Toni Sailer: The most dominant Winter Olympian?

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As the world’s best Alpine skiers gather in Whistler for the Vancouver Olympics, they can only dream of having a Winter Games like Austria’s Anton Sailer had in 1956.

Alpine skiing is an event where winning and losing are almost always decided by hundredths of a second. Fame and fortune can be won or lost in the twinkling of an eye. Not so for Anton “Toni” Sailer, a 20-year-old plumber from Austria, who has to be given serious consideration as the single most dominant athlete in Winter Olympics history.

Sailer was born in Kitzbuhel, Austria, and was called ‘the blitz from Kitz” for his daring style of skiing. After his amazing performance at the 1956 Winter Games in Cortina, Italy, ‘Blitz’ was the perfect nickname. In Sailer’s first event, the giant slalom, the gap between the gold- and silver-medal times was an astonishing 6.2 seconds, which is still the largest margin of victory in the history of Olympic Alpine skiing. To put that into perspective, at the 2006 Olympic Winter Games in Turin, Italy, 20 competitors finished within 6.2 seconds of the eventual gold-medal winner.


Sailer next competed in the slalom, and again his performance was vastly superior to everyone else’s. He bested the field by a whopping four seconds. In Turin, the difference between gold and silver was barely eight-tenths of a second.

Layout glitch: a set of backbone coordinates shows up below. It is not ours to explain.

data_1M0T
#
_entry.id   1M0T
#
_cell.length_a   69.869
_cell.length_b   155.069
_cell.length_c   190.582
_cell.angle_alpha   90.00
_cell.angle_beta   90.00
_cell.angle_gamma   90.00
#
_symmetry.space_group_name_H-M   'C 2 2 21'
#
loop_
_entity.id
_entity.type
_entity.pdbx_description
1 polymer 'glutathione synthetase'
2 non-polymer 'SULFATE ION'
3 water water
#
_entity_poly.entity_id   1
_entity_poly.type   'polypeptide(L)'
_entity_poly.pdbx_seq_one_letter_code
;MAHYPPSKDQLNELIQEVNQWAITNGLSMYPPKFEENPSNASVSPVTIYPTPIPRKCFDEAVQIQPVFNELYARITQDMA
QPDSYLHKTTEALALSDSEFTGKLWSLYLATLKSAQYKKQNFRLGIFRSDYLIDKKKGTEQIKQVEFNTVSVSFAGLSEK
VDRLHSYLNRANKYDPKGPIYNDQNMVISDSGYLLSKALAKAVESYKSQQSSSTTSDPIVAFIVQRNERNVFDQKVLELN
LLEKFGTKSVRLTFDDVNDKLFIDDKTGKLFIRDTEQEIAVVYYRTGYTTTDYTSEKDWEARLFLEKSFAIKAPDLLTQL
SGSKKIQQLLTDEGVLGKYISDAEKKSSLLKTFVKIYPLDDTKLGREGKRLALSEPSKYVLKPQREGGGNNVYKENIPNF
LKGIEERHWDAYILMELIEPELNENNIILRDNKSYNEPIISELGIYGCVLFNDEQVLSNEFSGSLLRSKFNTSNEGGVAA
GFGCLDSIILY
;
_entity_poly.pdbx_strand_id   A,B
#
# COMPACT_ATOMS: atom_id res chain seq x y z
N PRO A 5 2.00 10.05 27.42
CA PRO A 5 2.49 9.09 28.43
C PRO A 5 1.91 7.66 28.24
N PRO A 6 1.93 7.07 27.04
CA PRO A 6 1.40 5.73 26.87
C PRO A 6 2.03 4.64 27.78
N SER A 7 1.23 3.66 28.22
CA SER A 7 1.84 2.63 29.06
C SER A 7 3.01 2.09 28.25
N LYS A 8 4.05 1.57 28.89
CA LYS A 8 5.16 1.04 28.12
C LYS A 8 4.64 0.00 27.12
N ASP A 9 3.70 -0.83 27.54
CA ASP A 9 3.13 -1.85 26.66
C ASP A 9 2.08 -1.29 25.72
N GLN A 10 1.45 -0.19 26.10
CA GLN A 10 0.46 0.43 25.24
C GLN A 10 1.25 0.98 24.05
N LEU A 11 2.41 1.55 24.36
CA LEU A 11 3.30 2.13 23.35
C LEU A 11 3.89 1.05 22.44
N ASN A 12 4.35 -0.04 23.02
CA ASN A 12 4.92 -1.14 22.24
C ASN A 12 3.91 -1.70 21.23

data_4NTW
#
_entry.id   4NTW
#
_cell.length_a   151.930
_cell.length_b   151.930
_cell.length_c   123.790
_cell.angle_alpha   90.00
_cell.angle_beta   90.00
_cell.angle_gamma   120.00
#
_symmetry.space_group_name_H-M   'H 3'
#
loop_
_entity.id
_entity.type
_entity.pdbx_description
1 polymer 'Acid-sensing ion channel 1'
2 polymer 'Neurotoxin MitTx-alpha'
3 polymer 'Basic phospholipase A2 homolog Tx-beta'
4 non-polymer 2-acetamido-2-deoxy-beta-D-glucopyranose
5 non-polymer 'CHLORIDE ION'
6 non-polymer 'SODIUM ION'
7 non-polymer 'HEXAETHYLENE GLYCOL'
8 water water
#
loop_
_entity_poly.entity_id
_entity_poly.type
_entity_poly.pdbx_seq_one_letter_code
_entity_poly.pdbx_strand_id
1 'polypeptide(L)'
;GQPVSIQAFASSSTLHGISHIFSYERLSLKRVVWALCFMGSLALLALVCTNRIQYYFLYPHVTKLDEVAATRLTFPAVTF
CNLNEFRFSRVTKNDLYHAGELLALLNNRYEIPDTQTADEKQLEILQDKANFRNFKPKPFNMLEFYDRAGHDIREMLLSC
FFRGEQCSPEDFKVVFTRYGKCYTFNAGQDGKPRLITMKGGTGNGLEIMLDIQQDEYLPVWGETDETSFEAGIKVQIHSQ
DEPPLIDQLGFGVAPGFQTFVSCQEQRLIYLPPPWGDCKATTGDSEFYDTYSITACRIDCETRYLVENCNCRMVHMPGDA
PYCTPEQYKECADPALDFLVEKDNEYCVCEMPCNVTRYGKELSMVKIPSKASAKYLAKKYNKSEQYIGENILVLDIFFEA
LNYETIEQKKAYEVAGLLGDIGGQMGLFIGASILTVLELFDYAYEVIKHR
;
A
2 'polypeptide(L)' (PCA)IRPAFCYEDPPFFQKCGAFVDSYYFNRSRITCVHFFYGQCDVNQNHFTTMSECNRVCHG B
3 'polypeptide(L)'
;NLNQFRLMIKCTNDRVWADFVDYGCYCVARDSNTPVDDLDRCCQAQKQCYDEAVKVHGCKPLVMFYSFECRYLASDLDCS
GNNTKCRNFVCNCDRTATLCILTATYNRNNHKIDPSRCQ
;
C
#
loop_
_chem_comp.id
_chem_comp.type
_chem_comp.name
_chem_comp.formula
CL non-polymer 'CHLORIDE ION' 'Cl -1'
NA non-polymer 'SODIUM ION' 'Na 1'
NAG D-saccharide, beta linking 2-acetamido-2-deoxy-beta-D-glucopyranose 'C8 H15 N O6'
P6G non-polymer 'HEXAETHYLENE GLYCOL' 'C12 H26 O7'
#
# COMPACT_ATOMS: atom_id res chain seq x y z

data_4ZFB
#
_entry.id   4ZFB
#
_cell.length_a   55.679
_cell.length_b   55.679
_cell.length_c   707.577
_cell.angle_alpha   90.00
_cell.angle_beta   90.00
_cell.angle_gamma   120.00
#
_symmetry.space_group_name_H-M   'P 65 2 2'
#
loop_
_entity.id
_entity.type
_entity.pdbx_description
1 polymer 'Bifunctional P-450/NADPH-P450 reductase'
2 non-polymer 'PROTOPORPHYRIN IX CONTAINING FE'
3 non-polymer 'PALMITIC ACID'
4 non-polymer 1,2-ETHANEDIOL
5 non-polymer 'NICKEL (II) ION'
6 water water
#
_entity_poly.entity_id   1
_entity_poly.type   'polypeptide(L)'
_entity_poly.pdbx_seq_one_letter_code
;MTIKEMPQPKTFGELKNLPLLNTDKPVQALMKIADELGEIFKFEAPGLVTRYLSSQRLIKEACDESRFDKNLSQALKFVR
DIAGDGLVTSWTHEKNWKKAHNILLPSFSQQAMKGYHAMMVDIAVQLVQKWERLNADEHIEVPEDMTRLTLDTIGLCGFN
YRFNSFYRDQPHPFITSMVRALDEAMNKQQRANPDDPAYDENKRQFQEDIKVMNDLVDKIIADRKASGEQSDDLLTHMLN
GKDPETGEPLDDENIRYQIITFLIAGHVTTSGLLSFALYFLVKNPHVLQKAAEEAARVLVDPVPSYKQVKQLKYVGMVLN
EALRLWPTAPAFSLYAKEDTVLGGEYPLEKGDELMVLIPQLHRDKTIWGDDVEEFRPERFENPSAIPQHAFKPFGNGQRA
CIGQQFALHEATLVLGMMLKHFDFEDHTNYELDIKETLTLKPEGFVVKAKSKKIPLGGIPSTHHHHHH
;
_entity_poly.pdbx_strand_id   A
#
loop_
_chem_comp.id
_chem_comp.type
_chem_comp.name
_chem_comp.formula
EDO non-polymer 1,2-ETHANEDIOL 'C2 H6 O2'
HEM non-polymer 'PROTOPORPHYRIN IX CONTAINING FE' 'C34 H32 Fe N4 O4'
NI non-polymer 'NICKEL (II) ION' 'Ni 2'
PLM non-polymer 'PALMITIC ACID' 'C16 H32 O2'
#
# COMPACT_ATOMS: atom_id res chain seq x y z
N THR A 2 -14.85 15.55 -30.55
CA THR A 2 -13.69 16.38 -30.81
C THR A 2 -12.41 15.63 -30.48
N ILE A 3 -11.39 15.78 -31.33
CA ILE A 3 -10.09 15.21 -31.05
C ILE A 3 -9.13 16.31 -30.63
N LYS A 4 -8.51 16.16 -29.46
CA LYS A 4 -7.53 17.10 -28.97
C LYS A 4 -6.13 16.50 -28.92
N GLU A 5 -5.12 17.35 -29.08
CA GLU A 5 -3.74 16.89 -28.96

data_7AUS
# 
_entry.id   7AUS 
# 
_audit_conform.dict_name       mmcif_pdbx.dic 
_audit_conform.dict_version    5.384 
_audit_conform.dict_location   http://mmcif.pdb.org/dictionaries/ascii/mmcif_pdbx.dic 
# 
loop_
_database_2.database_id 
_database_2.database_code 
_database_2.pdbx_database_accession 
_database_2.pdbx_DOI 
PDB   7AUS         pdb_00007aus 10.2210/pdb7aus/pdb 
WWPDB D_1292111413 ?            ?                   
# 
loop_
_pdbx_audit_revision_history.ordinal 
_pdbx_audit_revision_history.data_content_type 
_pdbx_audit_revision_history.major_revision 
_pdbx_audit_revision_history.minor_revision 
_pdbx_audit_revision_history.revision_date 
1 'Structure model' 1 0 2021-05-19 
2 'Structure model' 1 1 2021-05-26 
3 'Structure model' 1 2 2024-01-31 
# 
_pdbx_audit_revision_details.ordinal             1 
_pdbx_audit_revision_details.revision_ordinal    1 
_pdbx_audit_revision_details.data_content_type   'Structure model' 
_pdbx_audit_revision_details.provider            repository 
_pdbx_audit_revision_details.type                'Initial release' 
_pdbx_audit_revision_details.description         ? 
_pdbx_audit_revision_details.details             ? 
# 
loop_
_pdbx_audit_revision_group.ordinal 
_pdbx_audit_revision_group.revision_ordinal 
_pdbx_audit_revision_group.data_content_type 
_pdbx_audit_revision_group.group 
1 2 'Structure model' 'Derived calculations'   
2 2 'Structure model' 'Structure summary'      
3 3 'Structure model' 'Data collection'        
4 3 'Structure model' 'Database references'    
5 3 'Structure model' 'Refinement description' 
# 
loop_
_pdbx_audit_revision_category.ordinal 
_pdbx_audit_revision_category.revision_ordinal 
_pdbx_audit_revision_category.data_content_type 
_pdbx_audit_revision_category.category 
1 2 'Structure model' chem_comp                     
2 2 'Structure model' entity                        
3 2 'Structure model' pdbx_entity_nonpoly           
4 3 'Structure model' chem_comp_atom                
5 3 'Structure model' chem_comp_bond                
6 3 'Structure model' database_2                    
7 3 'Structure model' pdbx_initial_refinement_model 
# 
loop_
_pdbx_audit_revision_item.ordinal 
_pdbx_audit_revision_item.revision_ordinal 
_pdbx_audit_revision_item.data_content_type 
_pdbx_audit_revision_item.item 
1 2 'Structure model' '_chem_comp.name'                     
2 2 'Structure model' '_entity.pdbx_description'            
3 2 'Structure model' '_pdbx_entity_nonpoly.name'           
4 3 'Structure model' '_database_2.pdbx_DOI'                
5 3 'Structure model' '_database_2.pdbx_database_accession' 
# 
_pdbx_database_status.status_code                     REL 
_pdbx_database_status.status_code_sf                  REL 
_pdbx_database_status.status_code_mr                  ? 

Sailer’s third and final race was the downhill, and it was memorable for more than his incredibly fast time. Just 15 minutes before it was his turn to race down the mountain, he broke a strap that attached his boots to his skis. Because that had never happened to him before, he hadn’t thought of bringing an extra set of straps. In fact, a broken strap was so rare, none of his competitors had extra straps either. Lucky for Sailer, a trainer from the Italian team was kind enough to lend him a pair of his own straps. That kind gesture proved to be historic as Sailer won the downhill by 3.5 seconds to become the first skier in Olympic history to win all three Alpine events.

If you add up all of his winning times, the sum of Sailer’s margins of victory in the three disciplines at the 1956 Winter Games was an astounding total of nearly 14 seconds.

Only one other skier in Olympic history – France’s Jean-Claude Killy – has managed to replicate Sailer’s three-peat, but Killy’s tiny margins of victory reveal just how dominant Sailer’s performance was. At the 1968 Winter Olympics in Grenoble, France, Killy won the slalom by nine one-hundredths of a second, the giant slalom by 2.2 seconds and the downhill by eight one-hundredths. Killy’s combined margin of victory in all three alpine events was less than 2.5 seconds.

Sweeping the Olympic Alpine events by any margin is an amazing accomplishment; being the first to win all three and doing so with a 14-second cushion is almost impossible to comprehend given the razor-thin margins in today’s Alpine skiing.
Which is why Toni Sailer has to be the most dominant winter Olympian, ever.

-- James Loewen